Viticultural processes are completed by hand, not by machine, part of a philosophy called “footsteps in the vineyard” that emphasizes an intimate contact with the vines and the land.
Terroir & Vineyards
Craggy Range vineyards are managed sustainably, with maximum natural input and minimal synthetic input.
Hawkes Bay and Martinborough
Craggy Range’s two principal estates are located in Hawkes Bay, in the northeast of the North Island, and in Martinborough, at the southeastern tip of the North Island. The two are climatically and geologically distinct. Hawkes Bay is a warm, dry area that has a climatic profile similar to southern Napa and Bordeaux. A vine variety planted in Hawkes Bay ripens three to five weeks earlier than if it were planted in Martinborough.
Martinborough, at the south end of the North Island, and Marlborough, at the north end of the South Island, are very similar to each other in soil profile and climate, and both are known for Sauvignon Blanc and Pinot Noir. The small differences, however, are critical. Martinborough's spring is cooler and its autumn warmer, resulting in a harvest roughly 10 days later than in Marlborough. Rainfall is also nearly identical, but its distribution is different: Martinborough is wetter in the spring and drier in the fall than Marlborough, removing the risk of rain with a late harvest. As a result, the wines are more extracted, complex and structured, with more subtle aromatics and greater elegance. This is why Craggy Range’s second estate vineyard, Te Muna Road Vineyard, is located in Martinborough.
Gimblett Gravels Vineyard
Within Hawke's Bay there are pockets of austere, gravelly soil perfectly suited to Bordeaux varieties. Gimblett Gravels, an 850-hectare region, is the warmest vineyard area in the country. Average summer temperatures are only a degree or two cooler than Napa's Oakville district. The warmth is enhanced by rock beds over 90 feet deep which act as incubators at night, releasing heat absorbed from the sun during the day. The effect is a terroir in which Cabernet, and particularly Merlot, consistently achieve a level of ripeness seldom attainable elsewhere in New Zealand.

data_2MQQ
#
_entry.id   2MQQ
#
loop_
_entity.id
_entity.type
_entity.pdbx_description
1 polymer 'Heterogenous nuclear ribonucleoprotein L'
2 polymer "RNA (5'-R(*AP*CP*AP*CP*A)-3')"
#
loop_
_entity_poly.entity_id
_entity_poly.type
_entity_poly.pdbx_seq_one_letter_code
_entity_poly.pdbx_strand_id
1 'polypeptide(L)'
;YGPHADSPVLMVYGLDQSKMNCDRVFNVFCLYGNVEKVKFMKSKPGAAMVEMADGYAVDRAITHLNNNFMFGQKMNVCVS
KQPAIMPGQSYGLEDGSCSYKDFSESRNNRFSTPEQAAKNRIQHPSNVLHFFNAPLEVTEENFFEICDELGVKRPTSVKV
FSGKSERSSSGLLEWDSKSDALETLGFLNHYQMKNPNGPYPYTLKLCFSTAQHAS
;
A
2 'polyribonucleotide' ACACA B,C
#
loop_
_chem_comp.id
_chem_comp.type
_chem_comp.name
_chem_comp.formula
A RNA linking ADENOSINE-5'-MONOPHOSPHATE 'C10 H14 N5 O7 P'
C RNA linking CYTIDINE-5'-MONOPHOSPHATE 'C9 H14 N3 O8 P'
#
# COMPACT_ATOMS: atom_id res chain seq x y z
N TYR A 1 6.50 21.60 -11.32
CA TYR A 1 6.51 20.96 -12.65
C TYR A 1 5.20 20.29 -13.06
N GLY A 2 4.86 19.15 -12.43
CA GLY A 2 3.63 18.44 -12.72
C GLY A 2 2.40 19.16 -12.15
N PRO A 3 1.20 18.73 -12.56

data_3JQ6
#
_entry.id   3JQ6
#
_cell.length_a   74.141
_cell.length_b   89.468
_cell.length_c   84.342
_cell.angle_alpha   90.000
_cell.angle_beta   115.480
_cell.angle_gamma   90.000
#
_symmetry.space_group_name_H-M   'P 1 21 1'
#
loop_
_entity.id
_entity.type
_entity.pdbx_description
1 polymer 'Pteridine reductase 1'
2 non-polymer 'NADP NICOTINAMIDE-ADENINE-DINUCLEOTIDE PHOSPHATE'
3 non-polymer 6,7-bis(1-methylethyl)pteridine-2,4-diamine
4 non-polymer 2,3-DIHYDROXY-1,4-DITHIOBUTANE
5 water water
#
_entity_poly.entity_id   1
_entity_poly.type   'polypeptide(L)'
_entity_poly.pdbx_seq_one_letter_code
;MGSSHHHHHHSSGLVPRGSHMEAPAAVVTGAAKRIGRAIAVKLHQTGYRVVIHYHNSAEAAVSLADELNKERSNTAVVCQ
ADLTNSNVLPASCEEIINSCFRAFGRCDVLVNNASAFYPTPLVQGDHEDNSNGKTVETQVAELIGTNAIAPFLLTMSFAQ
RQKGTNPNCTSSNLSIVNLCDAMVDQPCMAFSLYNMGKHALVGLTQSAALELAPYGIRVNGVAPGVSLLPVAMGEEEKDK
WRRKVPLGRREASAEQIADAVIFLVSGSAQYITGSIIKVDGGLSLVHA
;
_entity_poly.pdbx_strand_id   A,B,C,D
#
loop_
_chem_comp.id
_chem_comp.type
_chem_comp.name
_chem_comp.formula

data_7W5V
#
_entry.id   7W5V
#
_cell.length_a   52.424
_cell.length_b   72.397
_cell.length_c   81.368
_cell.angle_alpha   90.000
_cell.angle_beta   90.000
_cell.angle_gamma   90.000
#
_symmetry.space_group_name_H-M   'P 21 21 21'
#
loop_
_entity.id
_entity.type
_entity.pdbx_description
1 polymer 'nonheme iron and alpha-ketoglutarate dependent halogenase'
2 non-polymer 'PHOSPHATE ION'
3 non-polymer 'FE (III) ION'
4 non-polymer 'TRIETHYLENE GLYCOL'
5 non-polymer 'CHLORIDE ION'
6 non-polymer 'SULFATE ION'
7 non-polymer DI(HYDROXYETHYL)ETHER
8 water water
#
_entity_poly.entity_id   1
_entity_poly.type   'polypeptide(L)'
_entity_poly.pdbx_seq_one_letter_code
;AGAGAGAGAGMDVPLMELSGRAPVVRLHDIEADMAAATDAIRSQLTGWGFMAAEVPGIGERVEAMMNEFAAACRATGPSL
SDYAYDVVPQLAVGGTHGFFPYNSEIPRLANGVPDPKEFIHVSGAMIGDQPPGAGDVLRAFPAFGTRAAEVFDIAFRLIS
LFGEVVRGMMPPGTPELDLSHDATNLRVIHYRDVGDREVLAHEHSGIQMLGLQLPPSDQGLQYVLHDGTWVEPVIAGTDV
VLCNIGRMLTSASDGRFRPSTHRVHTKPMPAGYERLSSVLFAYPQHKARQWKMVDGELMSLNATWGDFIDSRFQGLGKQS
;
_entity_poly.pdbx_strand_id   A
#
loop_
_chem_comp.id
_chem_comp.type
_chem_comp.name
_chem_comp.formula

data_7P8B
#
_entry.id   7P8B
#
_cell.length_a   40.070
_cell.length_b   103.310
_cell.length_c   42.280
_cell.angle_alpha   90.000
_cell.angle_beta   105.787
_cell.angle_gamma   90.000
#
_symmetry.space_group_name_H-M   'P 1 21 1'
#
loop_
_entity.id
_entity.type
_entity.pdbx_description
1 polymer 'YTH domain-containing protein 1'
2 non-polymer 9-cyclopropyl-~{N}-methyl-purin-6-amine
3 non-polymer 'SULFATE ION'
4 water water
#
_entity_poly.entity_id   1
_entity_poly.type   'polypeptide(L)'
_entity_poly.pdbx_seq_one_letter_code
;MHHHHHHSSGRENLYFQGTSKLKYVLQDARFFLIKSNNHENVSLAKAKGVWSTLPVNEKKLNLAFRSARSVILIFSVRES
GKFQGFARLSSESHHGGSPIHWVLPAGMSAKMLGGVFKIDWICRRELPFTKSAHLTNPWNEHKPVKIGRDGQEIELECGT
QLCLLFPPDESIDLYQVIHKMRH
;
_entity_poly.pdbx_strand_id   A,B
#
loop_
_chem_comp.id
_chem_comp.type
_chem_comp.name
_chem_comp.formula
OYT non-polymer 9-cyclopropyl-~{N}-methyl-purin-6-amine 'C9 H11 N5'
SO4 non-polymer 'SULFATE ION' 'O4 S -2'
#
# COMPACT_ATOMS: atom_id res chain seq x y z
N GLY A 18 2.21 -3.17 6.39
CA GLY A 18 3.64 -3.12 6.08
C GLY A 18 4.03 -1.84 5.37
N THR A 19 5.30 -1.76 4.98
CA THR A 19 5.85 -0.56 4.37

In the Gimblett Gravels region, Craggy Range has carved out the 100-hectare Gimblett Gravels Vineyard for red and white Bordeaux varieties and Syrah. The narrow-row vine architecture is planted to a very intensive density of between 1,400 and 2,100 vines per acre, with several plots trained low to the ground to benefit completely from the thermal conductivity and reflectiveness of the soils. Extensive deep soil preparations encourage deeply rooted vines to reach veins of sand, silt and clay immersed far into the gravel, and drip irrigation is applied only when required. Thirty-six varietal plots have been matched to the variations in depth and texture of the gravelly soils of the meandering old stream beds of the Ngaruroro River.
Kidnappers Vineyard is located at Cape Kidnappers on the Hawkes Bay coastline, where spring and autumn are warm and sunny and the summer is tempered by the cooling sea breeze. The shallow, warm clay loam soils and careful selection of clones in this environment allow the development of very pure, cool flavors in the Chardonnay grown there.
Te Muna Road Vineyard
The Te Muna Road Vineyard is located roughly five miles from the center of the town of Martinborough, and is divided into two terraces. The upper terrace lies entirely on the old, stony, decomposing Martinborough terrace soils that have become famous for Pinot Noir. As might be expected, this terrace is planted primarily to Pinot Noir and Chardonnay on proven rootstocks and, where possible, in new clones from Burgundy. The lower terrace is geologically distinct, dominated by greywacke stones interspersed with a little limestone, and is planted almost entirely to Sauvignon Blanc. The vineyard architecture is a very intensive, narrow-row structure with between 1,400 and 2,100 vines per acre.